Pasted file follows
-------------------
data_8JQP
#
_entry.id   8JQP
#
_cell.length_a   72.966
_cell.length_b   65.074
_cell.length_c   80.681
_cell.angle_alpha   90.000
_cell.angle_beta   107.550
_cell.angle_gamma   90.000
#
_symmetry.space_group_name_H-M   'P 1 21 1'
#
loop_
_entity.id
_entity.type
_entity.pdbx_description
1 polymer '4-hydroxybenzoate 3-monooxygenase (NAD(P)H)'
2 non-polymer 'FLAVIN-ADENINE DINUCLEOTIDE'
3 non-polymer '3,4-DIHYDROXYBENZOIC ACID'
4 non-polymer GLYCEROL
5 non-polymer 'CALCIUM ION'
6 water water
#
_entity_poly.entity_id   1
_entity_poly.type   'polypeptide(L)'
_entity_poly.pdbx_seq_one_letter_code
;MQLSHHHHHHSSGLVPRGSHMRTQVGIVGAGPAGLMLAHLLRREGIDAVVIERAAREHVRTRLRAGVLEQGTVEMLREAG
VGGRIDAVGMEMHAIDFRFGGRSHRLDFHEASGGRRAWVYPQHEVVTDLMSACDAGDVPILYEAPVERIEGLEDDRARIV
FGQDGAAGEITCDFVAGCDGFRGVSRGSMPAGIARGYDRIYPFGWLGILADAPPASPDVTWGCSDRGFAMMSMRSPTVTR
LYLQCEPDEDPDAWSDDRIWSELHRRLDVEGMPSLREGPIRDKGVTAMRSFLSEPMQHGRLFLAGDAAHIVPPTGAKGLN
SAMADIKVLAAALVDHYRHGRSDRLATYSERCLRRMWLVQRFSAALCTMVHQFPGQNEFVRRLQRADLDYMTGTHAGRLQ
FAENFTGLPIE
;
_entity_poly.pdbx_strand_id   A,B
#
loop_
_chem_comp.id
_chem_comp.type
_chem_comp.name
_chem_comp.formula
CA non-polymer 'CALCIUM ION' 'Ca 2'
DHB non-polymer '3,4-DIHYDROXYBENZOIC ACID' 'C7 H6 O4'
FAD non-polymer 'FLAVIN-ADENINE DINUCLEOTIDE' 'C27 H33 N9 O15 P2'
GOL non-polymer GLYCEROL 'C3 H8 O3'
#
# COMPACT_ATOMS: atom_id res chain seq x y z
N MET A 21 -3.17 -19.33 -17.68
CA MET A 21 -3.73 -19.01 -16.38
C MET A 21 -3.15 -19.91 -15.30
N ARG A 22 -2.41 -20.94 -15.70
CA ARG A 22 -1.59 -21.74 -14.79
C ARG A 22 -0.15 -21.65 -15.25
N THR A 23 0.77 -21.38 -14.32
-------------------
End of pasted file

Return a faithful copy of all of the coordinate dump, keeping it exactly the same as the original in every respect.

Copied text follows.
data_8JQP
#
_entry.id   8JQP
#
_cell.length_a   72.966
_cell.length_b   65.074
_cell.length_c   80.681
_cell.angle_alpha   90.000
_cell.angle_beta   107.550
_cell.angle_gamma   90.000
#
_symmetry.space_group_name_H-M   'P 1 21 1'
#
loop_
_entity.id
_entity.type
_entity.pdbx_description
1 polymer '4-hydroxybenzoate 3-monooxygenase (NAD(P)H)'
2 non-polymer 'FLAVIN-ADENINE DINUCLEOTIDE'
3 non-polymer '3,4-DIHYDROXYBENZOIC ACID'
4 non-polymer GLYCEROL
5 non-polymer 'CALCIUM ION'
6 water water
#
_entity_poly.entity_id   1
_entity_poly.type   'polypeptide(L)'
_entity_poly.pdbx_seq_one_letter_code
;MQLSHHHHHHSSGLVPRGSHMRTQVGIVGAGPAGLMLAHLLRREGIDAVVIERAAREHVRTRLRAGVLEQGTVEMLREAG
VGGRIDAVGMEMHAIDFRFGGRSHRLDFHEASGGRRAWVYPQHEVVTDLMSACDAGDVPILYEAPVERIEGLEDDRARIV
FGQDGAAGEITCDFVAGCDGFRGVSRGSMPAGIARGYDRIYPFGWLGILADAPPASPDVTWGCSDRGFAMMSMRSPTVTR
LYLQCEPDEDPDAWSDDRIWSELHRRLDVEGMPSLREGPIRDKGVTAMRSFLSEPMQHGRLFLAGDAAHIVPPTGAKGLN
SAMADIKVLAAALVDHYRHGRSDRLATYSERCLRRMWLVQRFSAALCTMVHQFPGQNEFVRRLQRADLDYMTGTHAGRLQ
FAENFTGLPIE
;
_entity_poly.pdbx_strand_id   A,B
#
loop_
_chem_comp.id
_chem_comp.type
_chem_comp.name
_chem_comp.formula
CA non-polymer 'CALCIUM ION' 'Ca 2'
DHB non-polymer '3,4-DIHYDROXYBENZOIC ACID' 'C7 H6 O4'
FAD non-polymer 'FLAVIN-ADENINE DINUCLEOTIDE' 'C27 H33 N9 O15 P2'
GOL non-polymer GLYCEROL 'C3 H8 O3'
#
# COMPACT_ATOMS: atom_id res chain seq x y z
N MET A 21 -3.17 -19.33 -17.68
CA MET A 21 -3.73 -19.01 -16.38
C MET A 21 -3.15 -19.91 -15.30
N ARG A 22 -2.41 -20.94 -15.70
CA ARG A 22 -1.59 -21.74 -14.79
C ARG A 22 -0.15 -21.65 -15.25
N THR A 23 0.77 -21.38 -14.32